Expanding The Broken Glass Theory for Prison Reform

By · Thursday, December 11th, 2008

In Malcolm Gladwell’s book The Tipping Point: How Little Things Can Make a Big Difference , the author wrote about The Broken Glass Theory. I had read about the study before, as many law-and-order types extolled its merits. The Broken Glass Theory held that when society allowed the most trivial offenses to go unpunished, more significant offenses followed. Accordingly, by vigorously punishing the slightest offenses against the public order, society simultaneously discouraged more egregious crimes.

As a long-term prisoner, I have observed how prison administrators employ their own version of The Broken Glass Theory in managing their institutions. They are convinced that control and punishment represent society’s best response to shape human behavior.

At the United States Penitentiary in Atwater, for example, where a psychotic prisoner murdered a correctional officer earlier this year, high-level administrators responded with changes in prison management that promised more severe punishments. They drew plans to convert USP Lewisburg into a much more restrictive institution that would lock troublesome prisoners from across the country in more austere conditions. At USP Atwater, administrators brought in a new warden, the no-nonsense Hector Rios, to straighten things out.

According to media reports, Warden Rios came to the penitentiary with the intention of bringing more control. He ordered yellow lines painted on corridor floors and ordered guards to strictly enforce a code requiring prisoners to walk within the yellow lines. He ordered guards to frisk prisoners regularly and to rifle through their cells frequently in search of contraband. The new warden enforced the rules to the letter and threatened disciplinary action on anyone who didn’t comply.

In the Merced Sun-Star, Scott Jason reported on Warden Rios saying that “prison management comes down to control.” Like The Broken Glass Theory advocates, prison guards feel convinced that punishing trivial offenses like walking outside yellow lines with swiftness, certainty, and severity, they can lessen the possibilities for prisoners to commit more serious rule violations like murder.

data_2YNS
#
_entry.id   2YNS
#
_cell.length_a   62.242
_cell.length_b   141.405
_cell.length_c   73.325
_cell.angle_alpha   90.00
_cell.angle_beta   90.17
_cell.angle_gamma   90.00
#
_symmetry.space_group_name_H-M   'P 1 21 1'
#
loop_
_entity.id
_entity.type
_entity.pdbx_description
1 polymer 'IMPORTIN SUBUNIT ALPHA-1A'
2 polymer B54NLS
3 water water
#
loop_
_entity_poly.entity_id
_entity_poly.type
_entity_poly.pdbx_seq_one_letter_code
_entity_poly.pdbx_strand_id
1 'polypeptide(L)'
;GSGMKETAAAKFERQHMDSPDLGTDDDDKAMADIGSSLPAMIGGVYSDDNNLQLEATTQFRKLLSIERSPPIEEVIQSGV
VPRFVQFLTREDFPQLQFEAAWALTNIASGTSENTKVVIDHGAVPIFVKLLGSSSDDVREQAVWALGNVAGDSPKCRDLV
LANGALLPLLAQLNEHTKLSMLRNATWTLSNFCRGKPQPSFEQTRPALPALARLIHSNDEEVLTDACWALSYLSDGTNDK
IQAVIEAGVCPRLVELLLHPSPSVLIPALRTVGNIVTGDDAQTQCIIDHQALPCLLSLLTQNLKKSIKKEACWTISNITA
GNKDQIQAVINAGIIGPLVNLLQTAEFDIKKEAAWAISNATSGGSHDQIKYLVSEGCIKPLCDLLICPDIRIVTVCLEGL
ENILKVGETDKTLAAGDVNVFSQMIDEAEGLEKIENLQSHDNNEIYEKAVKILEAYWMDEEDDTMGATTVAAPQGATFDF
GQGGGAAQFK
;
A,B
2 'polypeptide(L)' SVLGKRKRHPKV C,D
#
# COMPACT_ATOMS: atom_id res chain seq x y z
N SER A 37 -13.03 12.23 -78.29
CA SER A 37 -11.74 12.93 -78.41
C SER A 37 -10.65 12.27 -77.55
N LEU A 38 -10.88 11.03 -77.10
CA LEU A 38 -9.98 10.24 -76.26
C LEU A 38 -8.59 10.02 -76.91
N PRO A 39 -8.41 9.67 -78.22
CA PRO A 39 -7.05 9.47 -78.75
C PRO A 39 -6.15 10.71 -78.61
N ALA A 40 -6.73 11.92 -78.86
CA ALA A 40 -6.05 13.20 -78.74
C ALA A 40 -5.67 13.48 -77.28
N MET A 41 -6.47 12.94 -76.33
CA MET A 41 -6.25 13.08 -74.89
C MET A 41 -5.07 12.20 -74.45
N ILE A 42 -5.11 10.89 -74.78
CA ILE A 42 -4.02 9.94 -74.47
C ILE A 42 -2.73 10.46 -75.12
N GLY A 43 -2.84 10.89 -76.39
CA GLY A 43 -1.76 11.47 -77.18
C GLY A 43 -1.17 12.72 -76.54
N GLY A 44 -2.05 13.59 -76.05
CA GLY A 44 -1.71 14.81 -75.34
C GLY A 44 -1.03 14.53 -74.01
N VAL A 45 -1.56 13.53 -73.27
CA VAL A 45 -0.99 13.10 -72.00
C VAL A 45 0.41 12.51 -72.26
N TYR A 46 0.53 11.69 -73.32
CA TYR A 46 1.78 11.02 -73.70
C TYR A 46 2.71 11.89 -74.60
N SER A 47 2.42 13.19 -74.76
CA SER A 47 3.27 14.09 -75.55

I have been locked inside the Federal Bureau of Prisons since 1987. During those 21-plus years that I’ve served thus far, administrators have confined me inside prisons of every security level. I’ve been forced to share cells, tables, and shower space with many psychotic prisoners who thrive on mayhem. Certainly, order, control, and The Broken Glass Theory has a useful role in prison management.

Yet prisons fail society when promises of swift and certain punishments are the only factors in the equation. High recidivism rates show that oppressive institutions do not prepare offenders well to function upon release. I know the reasons behind these dismal results. Unfortunately, prison administrators ignore the need for incentives to motivate socially acceptable behavior.

Prison communities lock many hundreds of inmates inside close boundaries that extinguish hope. Prisons become societies of deprivation. They are brilliantly designed and constructed and operated to suppress the best aspects of humanity and to bring forth the worst. Despite the proliferating turmoil, some prisoners live lives of discipline. They commit to educating themselves, to building strong networks of support. They strive to generate resources that will help them transition into society as law-abiding citizens. In their lust to implement more controls, however, administrators show no interest in the individual striving to adjust positively.

Administrators express decisive views on the need for controls to discourage bad behavior. Ironically, however, the entire field of corrections resists the idea of meaningful incentives that would motivate more prisoners to prepare for productive lives upon release.

I know first hand how exposure to the degrading life of the penitentiary can paralyze an individual’s will to grow in productive ways. While serving time and struggling with patronizing rules that challenge a man’s dignity, men lose years or decades of their lives. Family members and loved ones desert them. They feel trapped, as if they are living a civil death.

Prisoners with weaker wills, or less vision for the future, sometimes succumb to the temptations of defiance. They lack the discipline or energy necessary to master English, math, or history. What’s the point? Prisons degenerate into primal societies where the most valuable currency flows to those who can instill fear in others, or to those who build coteries of recalcitrant followers who strive to disrupt the institution that holds them.

More controls can help keep the wicked in line. Yet for any “corrections” to take place, society needs prison reforms that will offer meaningful incentives to those who commit to work toward redemption and reconciling with society. I’ve been working to transcend the walls for many years, though I’m more hopeful now than ever.

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